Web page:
Graphic novels are a great way to engage reluctant readers, aid those with learning disabilities and dyslexia, and to supplement the original text. I love Madeleine L’Engle’s A Wrinkle in Time, and when the graphic novel version came out, I got that, too — and it was just as fun to read. I read Parable of the Sower last year and have the graphic novel adaptation on my TBR list.
Whenever I see or hear someone “justifying” reading a graphic novel or putting them down, it makes me sad. Graphic novels are books. It is reading. There just happens to be an added visual component to them. People learn and process language in different ways, and to disparage any form of reading is just gross. If a graphic novel version of a story captures a person’s attention and has them reading, great! If the graphic novel version helps them to better understand the original text or helps them process the story, awesome!
Classics have sometimes gotten a bad rap — I’ve had friends say they find them boring or they’re hard to get into. A well-done graphic novel can completely change that. Here are some classics that I would love to see as graphic novels. I’ve done my best to research whether or not they have been made into graphic novels at all, and I did not find any version for these.
If you’re interested in reading more about classics and graphic novels, check out this post about introducing classics via graphic novels, and this post about some of the best graphic novel adaptations of classics.
I Know Why the Caged Bird Sings by Maya Angelou
When I think of what an artist could do with this memoir, I want to read it right this minute. This is Angelou’s story of growing up and living through trauma and abandonment, but also of survival and love. She envelopes you into her life through her prose, and I think if it were paired with art, it could be even more powerful.
The Westing Game by Ellen Raskin
When game-loving millionaire Samuel Westing dies, 16 people are gathered to read the will and are sent off on a game to see who will inherit his fortune. While the existing book does have some illustrations, I feel like this would be AMAZING as a full-on graphic novel. The book is filled with word games, aliases, and more. I think its complexity could lend itself to the graphic novel form, especially with an experienced illustrator and writer who would adapt it appropriately.
The Joy Luck Club by Amy Tan
This classic novel about four mothers and four daughters would be a fantastic graphic novel. I have visions of how the illustrator could weave in the mahjong tiles alongside their stories, and how the relationships could be caught on the page. This story about immigrating to a new country, surviving trauma, and raising strong daughters — as well as daughters trying to understand their mothers — is timeless, and a graphic novel adaptation might help bring it to a new generation of readers.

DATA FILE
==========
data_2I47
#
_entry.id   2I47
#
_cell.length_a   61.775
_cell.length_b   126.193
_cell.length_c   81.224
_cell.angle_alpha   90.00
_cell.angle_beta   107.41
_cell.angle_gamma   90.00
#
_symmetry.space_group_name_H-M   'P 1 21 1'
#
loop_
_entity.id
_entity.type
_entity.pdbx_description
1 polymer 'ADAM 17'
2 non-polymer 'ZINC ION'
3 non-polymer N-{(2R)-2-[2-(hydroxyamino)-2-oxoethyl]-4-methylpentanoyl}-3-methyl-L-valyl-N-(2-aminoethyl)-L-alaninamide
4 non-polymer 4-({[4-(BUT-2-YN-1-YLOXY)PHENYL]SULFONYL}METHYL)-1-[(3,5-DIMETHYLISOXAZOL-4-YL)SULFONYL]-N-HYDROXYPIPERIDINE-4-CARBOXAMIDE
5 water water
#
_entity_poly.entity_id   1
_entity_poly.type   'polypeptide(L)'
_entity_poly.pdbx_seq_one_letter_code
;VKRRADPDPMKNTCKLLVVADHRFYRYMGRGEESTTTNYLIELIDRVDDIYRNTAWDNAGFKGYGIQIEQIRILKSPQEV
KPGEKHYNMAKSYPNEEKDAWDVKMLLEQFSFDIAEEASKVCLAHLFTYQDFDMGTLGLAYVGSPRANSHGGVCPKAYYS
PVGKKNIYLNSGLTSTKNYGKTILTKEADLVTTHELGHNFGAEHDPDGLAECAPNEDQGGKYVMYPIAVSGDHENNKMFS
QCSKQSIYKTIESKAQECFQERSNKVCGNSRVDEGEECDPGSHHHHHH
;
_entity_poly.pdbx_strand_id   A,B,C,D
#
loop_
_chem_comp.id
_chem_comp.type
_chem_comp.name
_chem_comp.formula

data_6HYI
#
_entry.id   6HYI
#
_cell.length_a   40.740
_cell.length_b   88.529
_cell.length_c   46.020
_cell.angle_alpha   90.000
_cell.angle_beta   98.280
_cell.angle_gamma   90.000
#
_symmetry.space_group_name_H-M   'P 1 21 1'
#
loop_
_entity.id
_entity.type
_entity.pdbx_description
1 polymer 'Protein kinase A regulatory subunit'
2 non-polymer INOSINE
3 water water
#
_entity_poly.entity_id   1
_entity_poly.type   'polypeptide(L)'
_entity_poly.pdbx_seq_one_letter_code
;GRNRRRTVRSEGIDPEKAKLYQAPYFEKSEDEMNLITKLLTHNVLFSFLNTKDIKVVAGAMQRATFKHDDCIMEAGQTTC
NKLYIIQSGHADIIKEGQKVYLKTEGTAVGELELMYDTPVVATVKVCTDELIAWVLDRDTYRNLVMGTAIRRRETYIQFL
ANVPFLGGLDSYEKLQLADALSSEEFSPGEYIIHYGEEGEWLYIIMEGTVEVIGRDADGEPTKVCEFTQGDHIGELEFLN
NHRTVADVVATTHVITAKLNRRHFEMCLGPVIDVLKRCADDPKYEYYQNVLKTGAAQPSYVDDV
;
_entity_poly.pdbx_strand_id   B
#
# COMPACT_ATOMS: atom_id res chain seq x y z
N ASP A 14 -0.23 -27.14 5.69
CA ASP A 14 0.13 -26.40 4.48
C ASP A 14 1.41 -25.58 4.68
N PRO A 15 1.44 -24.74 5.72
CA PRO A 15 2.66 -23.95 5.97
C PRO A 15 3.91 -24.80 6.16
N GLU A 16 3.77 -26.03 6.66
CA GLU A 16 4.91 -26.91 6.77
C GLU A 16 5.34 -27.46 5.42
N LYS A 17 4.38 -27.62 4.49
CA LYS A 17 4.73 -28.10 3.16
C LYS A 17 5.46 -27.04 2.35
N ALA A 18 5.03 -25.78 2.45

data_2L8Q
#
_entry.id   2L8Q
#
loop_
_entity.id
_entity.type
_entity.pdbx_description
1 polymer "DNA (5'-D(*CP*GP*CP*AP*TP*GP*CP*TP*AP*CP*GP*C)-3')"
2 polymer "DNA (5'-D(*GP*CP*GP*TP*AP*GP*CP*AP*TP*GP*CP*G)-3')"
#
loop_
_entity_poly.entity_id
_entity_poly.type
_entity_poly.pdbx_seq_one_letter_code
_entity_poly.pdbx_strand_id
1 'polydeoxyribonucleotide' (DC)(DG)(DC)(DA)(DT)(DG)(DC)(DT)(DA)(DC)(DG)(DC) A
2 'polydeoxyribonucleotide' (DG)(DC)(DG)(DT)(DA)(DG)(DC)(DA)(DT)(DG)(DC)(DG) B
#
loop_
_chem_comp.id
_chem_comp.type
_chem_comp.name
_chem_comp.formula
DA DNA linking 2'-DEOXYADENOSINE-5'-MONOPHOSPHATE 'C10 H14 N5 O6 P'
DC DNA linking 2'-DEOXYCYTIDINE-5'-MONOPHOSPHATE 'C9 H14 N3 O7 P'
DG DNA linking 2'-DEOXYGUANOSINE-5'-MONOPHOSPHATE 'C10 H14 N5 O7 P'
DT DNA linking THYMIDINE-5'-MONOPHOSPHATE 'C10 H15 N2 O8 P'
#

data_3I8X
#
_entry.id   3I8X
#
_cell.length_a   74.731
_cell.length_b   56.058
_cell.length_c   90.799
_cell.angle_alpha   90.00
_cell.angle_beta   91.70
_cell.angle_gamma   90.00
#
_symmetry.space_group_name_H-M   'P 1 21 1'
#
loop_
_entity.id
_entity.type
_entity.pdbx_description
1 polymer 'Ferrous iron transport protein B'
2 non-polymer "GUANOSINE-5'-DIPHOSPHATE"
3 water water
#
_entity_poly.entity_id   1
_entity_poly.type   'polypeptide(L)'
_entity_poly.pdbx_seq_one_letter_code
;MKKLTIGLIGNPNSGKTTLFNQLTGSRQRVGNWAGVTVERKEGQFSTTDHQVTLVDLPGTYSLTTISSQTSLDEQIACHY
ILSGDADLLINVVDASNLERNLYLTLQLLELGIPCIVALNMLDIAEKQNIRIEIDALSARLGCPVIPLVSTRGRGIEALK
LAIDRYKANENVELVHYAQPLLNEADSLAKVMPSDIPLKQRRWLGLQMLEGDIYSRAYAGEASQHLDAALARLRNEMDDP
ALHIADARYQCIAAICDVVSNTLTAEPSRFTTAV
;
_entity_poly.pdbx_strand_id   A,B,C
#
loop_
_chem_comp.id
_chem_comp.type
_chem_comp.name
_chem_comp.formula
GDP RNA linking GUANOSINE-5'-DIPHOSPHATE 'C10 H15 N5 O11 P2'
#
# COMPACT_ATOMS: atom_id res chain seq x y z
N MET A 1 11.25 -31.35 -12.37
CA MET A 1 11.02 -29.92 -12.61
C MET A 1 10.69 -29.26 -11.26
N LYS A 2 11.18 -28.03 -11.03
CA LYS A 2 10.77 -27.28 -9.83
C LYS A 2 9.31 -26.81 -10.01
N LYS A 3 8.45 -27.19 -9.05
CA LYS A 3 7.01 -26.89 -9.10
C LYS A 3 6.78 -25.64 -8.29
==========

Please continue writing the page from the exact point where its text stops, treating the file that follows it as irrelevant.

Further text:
From The Mixed-Up Files of Mrs. Basil E. Frankweiler by E.L. Konigsburg
When Claudia Kincaid and her younger brother Jamie run away to the Metropolitan Museum of Art, they find themselves fascinated by a new statue and take it upon themselves to pursue its backstory. Given that setting — New York, the Met — is so central to the story, a graphic novel would be a great medium for the prose. Sure, it has illustrations here and there in the book, but a full-fledged graphic novel would make it even better. More than 50 years after it was first published, it still holds up, and a graphic novel might bring it to even more people, especially kids who don’t love reading or have trouble with reading.
Their Eyes Were Watching God by Zora Neale Hurston
I admit, at first I was ambivalent when I thought about this potential adaptation. But then I considered about how I already had pictures in my head of the setting and of Janie and Tea Cake, thanks to Hurston’s descriptions, and I’d love to see a graphic novel adaptation to read alongside the original text to add to the story. I can practically see the evocative pictures paired with Hurston’s lush prose, and I think the two would work so well together in this story.
The Bell Jar by Sylvia Plath
Plath isn’t always accessible for readers, and I think a graphic novel version would help with that. Plath herself loved to draw, which was not widely known for a while. Through illustrating Esther’s slow breakdown and what happens next, Plath’s writing could be even more powerful. I have visions of pen and ink illustrations with occasional full-color panels for this book, and even though I’ve read this countless times, if it were a graphic novel, it would be on my must-have list.
The House on Mango Street by Sandra Cisneros
I think the structure of this book — told in vignettes — works really well for the graphic novel format. Cisneros writes the story of Esperanza coming of age on Mango Street in such a precise yet detailed way that you can practically envision the story anyway: the crowded neighborhood, stories about the neighbors; these all provide a rich setting. It’s a short novella, but her prose packs a lot of punch, which makes it perfect for the graphic novel.
for colored girls who have considered suicide when the rainbow is enuf by Ntozake Shange
Shange’s storytelling, in both her poetry and novels, is powerful. This work about a group of women telling their interconnected stories dealing with love, struggle, trauma, and empowerment is well-suited to the graphic novel form, especially with the use of the colors of the rainbow. While not everyone might pick up the book — poetry can be intimidating to many people — it might find a new audience as a graphic novel.